If the EBULv3 is used CONNECTED to the router (whilst the router is working normally), then it assumes your regular landline phone number & becomes part of your landline array - and so will ring & can be answered if anyone calls your landline. If you make calls from it then anyone receiving those calls will see your regular landline number displayed. All calls from it will be charged the same as any other landline phone in your house according to your VM phone plan.  As soon the internet goes down or you have a power outage, the EBUL will detect the lack of signal on the Tel1 connection & automatically switch to SIM card mode as described above, reverting back to landline mode when the internet signal is restored.

I just wish the info that VM tells its engineers & moderators on here about the Ebul v3 was brought up to date, as most of the info they were telling me including the VM links at the start of this thread was just wrong & very unhelpful.

See where this Helpful Answer was posted


Hi there @restyler 

Thank you so much for your post and welcome to the community forums, it's great to have you here. 

I am so sorry for any confusion regarding your phone line, and a big thank you to carl_pearce for their help and link to our online guide. Has this helped with your set up at all?

Thanks, but I'd already seen that page & unless I'm missing something its not all that helpfull as it just shows a dotted line between the ebul & the router without actually saying which connector on the router it should be plugged into.

I'm guessing its either Tel1 or Tel2 due to the plug shape, so its a 50/50, but it would be very helpful if the cables were labelled - but theyre not.

Any further clues?

The device must be plugged into Tel1, else it will continue to use the backup SIM to make calls.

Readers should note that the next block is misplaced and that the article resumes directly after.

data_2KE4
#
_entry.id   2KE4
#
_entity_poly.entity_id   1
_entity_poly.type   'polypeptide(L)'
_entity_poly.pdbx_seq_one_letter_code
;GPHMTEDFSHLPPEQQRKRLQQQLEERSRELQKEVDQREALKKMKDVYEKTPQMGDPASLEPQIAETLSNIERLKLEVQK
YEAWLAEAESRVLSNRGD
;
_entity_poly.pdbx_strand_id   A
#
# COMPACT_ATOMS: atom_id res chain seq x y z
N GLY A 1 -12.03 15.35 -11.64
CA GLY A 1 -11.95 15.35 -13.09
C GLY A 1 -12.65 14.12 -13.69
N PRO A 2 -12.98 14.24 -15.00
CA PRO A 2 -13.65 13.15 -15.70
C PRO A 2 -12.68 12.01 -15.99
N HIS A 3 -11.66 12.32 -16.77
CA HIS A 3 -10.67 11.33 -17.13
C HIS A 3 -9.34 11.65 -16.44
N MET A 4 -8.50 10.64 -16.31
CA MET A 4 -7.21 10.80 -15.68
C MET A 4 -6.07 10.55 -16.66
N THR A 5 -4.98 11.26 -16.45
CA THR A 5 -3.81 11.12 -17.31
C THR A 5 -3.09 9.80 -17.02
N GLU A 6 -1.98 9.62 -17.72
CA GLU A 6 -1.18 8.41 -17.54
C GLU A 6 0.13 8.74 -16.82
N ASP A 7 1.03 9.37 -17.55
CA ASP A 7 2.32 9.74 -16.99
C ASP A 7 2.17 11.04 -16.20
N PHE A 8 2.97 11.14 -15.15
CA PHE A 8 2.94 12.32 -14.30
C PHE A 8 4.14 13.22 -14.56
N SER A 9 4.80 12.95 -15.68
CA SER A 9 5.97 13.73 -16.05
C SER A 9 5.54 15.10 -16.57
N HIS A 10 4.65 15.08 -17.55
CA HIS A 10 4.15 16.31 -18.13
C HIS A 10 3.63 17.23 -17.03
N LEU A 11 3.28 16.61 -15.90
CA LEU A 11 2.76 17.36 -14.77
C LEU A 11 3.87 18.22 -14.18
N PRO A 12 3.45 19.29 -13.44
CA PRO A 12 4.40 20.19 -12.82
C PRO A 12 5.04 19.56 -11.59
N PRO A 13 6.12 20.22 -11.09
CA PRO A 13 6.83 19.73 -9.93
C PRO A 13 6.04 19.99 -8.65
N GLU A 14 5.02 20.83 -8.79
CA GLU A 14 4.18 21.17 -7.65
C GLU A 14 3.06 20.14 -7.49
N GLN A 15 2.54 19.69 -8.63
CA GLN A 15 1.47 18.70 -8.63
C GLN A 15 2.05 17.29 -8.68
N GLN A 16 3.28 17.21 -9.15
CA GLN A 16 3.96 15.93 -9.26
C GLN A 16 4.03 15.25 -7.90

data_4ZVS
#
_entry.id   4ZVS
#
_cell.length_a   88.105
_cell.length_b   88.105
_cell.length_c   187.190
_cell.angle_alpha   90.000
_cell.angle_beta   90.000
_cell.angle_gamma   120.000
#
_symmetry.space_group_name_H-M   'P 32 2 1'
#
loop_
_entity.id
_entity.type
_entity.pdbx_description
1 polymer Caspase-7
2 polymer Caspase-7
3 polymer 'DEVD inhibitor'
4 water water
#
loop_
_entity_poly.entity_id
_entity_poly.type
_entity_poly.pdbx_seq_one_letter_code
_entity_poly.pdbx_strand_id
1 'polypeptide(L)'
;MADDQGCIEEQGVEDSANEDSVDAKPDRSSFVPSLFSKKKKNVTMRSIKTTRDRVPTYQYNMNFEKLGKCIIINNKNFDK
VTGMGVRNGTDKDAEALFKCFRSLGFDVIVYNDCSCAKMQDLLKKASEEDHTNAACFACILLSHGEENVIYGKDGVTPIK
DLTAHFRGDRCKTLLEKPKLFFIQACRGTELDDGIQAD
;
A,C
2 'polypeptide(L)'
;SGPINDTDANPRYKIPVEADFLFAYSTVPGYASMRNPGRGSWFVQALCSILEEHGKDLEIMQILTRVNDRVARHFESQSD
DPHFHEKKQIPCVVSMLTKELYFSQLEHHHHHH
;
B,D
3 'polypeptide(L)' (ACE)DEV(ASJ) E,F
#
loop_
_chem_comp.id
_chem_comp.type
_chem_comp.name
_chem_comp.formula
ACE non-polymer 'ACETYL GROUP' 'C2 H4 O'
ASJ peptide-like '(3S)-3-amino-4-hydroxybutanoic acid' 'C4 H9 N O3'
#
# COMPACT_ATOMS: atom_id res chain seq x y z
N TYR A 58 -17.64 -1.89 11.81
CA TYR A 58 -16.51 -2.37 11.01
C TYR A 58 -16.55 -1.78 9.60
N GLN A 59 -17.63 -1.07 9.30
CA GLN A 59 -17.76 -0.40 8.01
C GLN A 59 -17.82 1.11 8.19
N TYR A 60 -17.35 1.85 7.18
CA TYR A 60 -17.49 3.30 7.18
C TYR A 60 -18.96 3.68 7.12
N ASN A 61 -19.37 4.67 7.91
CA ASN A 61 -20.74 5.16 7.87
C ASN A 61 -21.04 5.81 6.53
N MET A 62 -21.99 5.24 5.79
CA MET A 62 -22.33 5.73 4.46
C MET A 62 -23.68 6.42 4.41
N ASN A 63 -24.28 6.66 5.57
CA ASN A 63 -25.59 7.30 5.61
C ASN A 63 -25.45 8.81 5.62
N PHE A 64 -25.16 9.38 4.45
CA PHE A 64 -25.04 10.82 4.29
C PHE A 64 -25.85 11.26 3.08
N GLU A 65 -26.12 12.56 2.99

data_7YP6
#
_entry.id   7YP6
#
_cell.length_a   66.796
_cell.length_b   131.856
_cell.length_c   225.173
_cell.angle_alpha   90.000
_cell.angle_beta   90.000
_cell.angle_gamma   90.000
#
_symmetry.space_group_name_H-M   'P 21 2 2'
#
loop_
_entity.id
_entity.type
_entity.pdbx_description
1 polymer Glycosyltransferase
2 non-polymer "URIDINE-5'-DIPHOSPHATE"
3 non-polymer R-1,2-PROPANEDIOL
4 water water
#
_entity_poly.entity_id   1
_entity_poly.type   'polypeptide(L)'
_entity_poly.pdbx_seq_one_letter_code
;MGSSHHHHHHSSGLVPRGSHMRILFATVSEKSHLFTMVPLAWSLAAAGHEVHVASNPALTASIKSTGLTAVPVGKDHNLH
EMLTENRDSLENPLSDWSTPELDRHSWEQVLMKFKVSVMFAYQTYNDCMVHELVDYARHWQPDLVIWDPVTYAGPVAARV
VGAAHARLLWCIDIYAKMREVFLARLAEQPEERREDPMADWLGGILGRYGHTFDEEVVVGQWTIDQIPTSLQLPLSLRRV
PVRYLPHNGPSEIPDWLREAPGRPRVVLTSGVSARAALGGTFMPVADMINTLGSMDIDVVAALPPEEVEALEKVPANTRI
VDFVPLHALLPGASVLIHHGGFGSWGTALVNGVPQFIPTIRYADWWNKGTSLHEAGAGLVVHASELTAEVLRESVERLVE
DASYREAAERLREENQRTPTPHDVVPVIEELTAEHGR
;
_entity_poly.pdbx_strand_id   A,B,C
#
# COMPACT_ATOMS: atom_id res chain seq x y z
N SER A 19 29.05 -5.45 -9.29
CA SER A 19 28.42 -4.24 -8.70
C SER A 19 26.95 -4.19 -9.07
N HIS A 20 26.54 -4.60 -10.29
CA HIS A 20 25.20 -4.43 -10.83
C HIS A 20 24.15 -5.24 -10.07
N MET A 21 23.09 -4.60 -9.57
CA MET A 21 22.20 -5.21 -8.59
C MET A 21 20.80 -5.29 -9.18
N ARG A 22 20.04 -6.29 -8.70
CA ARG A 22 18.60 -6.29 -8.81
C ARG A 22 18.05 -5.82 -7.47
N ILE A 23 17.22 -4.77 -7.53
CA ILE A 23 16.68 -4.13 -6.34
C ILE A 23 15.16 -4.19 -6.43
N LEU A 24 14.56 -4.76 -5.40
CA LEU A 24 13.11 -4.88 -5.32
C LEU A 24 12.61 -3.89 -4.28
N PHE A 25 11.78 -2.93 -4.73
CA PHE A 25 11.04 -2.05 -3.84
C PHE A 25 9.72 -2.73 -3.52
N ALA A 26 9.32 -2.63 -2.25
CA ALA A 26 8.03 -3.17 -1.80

Alessandro Volta

Also keep it on charge.

Hub 5, TP-Link TL-SG108S 8-port gigabit switch, 360
My Broadband Ping - Roger's VM hub 5 broadband connection

Ok Thanks - So do I now need some kind of adaptor so that both the Ebul & the regular phone line can share that same Tel1 socket?

Alessandro Volta

VM provides an RJ11 to BT adapter so that analogue handsets can connect to the TEL 1 port.

Hub 5, TP-Link TL-SG108S 8-port gigabit switch, 360
My Broadband Ping - Roger's VM hub 5 broadband connection

Just googled these plug numbers so I know what we're talking about:-

So Ive already got one of these RJ11 Plugs connected into Router socket Tel1 that travels around 4metres under a carpet terminating to another RJ11 plug that plugs into a VM adaptor next to the old VM telephone line wallbox that distributes the phone line to other sockets around the house. Worth noting that the old phone number has just been ported over today and all landline phones appear to be working via the Hub3 system (although I had to unplug a few phone extensions to keep the REN # down)

So my original question still remains - If the Ebul cable, which also terminates in a small RJ11 plug, also needs to be plugged into the Tel1 socket on the router, do I need to contact VM to supply some kind of adaptor so that both RJ11 plugs can be connected?

Maybe something like this?

Thanks for coming back to the thread @restyler.

The phoneline should plug directly into the EBul, with the EBul having a cord that runs to the Hub that would then plug into the RJ11 adapter via the TEL1 port on the back of the Hub 3.

Hope this helps,